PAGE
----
The winning team – called Parasites, Ponies and Plastic Chips – came first in the Dragons’ Den-style competition, which saw six teams pitch their idea of the perfect ‘Biological Tool’ to a panel of internationally-respected judges.

The winning team consisted of Demelza Kingston, Robert Coultous and Alexandra Raftery – all experienced veterinary surgeons with clinical and research expertise in equine infectious parasitic diseases – whose winning concept is the development of an easy and affordable diagnostic device, utilising existing technology, to test horses for the blood parasites of trypanosomiasis and piroplasmosis, which cast major welfare and economic constraints on the world’s equine population.

The proposed tool would be implemented on cheap disposable plastic chips which would provide rapid stable-side diagnosis without specialist equipment or storage. It would improve disease control, benefiting both equine and associated human welfare, and limit the economic impact in high value horses.

Speaking about their win, Robert Coultous said: “Working on the severe equine parasitic diseases of piroplasmosis and trypanosomiasis, we are more than familiar with the huge welfare and economic problems they cause globally. The current absence of a point-of-care diagnostic device makes rapid and accurate treatment in the field difficult. It was this dilemma that inspired our pitch for a cheap, low-tech microfluidics based device. The winning of the prize will go a great way towards producing a prototype with our collaborators, which we can then take on to field trials. We thank the CMVLS for organising the event, and the judges for giving us this outstanding opportunity.”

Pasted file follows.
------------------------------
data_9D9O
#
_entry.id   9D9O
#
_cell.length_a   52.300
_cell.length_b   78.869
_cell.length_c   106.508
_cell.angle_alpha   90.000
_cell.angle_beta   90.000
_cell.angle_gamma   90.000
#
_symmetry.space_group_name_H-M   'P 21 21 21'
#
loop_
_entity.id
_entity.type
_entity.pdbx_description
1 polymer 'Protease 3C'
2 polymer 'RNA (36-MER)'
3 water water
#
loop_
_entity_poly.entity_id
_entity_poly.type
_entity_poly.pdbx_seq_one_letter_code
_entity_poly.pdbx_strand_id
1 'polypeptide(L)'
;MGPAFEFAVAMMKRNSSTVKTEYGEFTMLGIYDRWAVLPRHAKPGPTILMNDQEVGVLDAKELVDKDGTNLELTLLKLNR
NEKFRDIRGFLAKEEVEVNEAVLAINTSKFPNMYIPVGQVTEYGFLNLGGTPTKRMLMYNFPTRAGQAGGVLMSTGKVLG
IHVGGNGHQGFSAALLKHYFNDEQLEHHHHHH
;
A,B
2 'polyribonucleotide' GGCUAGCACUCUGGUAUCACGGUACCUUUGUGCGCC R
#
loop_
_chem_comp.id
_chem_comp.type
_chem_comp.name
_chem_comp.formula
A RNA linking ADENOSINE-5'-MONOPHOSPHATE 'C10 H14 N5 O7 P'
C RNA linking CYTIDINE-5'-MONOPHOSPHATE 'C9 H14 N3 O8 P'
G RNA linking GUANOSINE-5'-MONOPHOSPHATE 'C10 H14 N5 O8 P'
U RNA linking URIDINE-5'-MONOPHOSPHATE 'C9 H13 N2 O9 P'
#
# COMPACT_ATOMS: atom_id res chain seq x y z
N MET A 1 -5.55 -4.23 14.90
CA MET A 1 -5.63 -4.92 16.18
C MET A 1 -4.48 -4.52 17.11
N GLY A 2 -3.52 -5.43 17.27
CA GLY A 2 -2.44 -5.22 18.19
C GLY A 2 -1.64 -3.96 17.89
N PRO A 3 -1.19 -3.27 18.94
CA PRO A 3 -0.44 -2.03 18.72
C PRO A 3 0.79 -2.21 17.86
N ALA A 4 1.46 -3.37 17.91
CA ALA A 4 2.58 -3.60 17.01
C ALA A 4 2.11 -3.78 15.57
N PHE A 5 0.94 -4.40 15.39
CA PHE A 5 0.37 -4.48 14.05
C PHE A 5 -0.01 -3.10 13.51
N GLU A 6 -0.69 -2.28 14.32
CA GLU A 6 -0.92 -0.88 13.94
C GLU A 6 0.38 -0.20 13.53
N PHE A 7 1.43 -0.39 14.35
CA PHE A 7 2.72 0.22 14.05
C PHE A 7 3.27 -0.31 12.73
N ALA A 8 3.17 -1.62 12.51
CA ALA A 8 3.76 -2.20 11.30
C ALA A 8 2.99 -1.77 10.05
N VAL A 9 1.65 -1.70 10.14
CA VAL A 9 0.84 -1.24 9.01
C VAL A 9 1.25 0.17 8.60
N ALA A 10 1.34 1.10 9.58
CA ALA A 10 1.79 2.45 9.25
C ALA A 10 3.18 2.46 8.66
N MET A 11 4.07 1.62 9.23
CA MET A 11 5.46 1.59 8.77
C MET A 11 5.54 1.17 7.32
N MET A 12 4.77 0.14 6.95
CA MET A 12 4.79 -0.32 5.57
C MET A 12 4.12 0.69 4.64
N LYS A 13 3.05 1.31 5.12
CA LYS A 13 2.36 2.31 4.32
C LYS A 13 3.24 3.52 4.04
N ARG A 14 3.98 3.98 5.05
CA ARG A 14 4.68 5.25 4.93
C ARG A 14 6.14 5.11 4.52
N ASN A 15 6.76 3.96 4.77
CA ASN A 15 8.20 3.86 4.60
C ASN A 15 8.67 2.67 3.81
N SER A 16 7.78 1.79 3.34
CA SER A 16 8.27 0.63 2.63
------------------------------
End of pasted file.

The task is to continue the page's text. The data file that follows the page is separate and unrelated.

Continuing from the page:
The competing six teams were selected from a pool of applications, with the theme of ‘Biological Tool’ left open to attract a diverse spectrum of ideas.

Professor George Baillie, who helped coordinate the event said, “The teams were coached by a cohort of university academics and by experts from BioCity Scotland to make the most of their five-minute pitch, and we saw a battle of epic proportions.

The competition is an excellent reflection of the talent we have within the college and the spirit of innovation that exists within the post-graduate research community.”

The runner-up team in the competition were CinChip Technologies, whose CinChip device offers rapid and precise diagnosis of specific bacteria in an attempt to offer personalised antibiotic treatment, rather than the use of broad spectrum antibiotics, to help reduce the incidence of antibiotic resistance.


Science Den was supported by Glasgow City of Science and Innovation.



CMVLS, University of Glasgow

BioCity Scotland